2013 Tutu Fellow Monica Musonda is joining the Ethics and Governance committee of the Confederation of African Football during a time of turmoil.  Monica was nominated to that position by the Football Association of Zambia delegation at the CAF congress and appointed by CAF to serve on the committee in July.  The Zambian lawyer and founder of Java Foods serves on a number of boards of prominent African companies, and chairs the board of Airtel Networks Zambia Plc. 

CAF is the administrative and controlling body for African football.  As such, it runs continental, national and club competitions and controls prize money, regulations and media rights to those competitions.

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Fellow joins South African Future of Work Task team


2009 Tutu Fellow Geci Karuri-Sebina PhD has been appointed to the Fourth Industrial Revolution - 4IR - Task Team by Naledi Pandor, the former South African Minister of Higher Education & Training. Geci had coordinated for South Africa an African Development Bank study on the 4th Industrial Revolution and the Future of Work in Africa. The appointment was one of Naledi's last acts as Minister before relinquishing the portfolio when President Cyril Ramaphosa appointed his new cabinet.  Geci forms part of an eight-member team with the task of providing advice on managing both the threats and the opportunities provided by the fourth industrial revolution.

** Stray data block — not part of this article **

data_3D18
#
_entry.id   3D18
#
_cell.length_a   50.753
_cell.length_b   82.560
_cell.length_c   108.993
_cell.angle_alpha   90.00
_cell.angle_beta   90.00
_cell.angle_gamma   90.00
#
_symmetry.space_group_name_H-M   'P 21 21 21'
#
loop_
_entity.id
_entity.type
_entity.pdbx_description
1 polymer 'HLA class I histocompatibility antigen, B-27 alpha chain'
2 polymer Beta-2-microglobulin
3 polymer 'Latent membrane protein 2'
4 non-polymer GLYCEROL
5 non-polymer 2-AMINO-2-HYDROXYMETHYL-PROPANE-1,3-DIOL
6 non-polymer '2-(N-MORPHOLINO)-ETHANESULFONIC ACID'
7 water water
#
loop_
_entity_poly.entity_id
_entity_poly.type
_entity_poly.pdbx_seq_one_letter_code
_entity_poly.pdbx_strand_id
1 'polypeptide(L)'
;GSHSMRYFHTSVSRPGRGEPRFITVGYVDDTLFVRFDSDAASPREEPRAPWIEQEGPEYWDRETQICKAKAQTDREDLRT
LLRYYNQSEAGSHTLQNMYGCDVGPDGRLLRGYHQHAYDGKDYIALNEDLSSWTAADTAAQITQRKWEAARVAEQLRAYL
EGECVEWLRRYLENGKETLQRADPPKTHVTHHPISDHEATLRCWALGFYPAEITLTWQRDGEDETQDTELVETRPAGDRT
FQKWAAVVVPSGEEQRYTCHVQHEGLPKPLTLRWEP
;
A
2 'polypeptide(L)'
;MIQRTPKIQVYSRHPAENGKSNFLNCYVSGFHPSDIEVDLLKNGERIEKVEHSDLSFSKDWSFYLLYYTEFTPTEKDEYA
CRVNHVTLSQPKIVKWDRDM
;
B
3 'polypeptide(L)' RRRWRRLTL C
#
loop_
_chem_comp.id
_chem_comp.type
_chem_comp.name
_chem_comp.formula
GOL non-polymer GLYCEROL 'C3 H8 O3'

4IR is a term that refers to the confluence of technologies that will impact how people live and work and includes artificial intelligence (AI), robotics, the Internet of Things (IoT), 3D printing, genetic engineering, quantum computing, and other technologies.

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Fellow appointed to the board of Stanbic Bank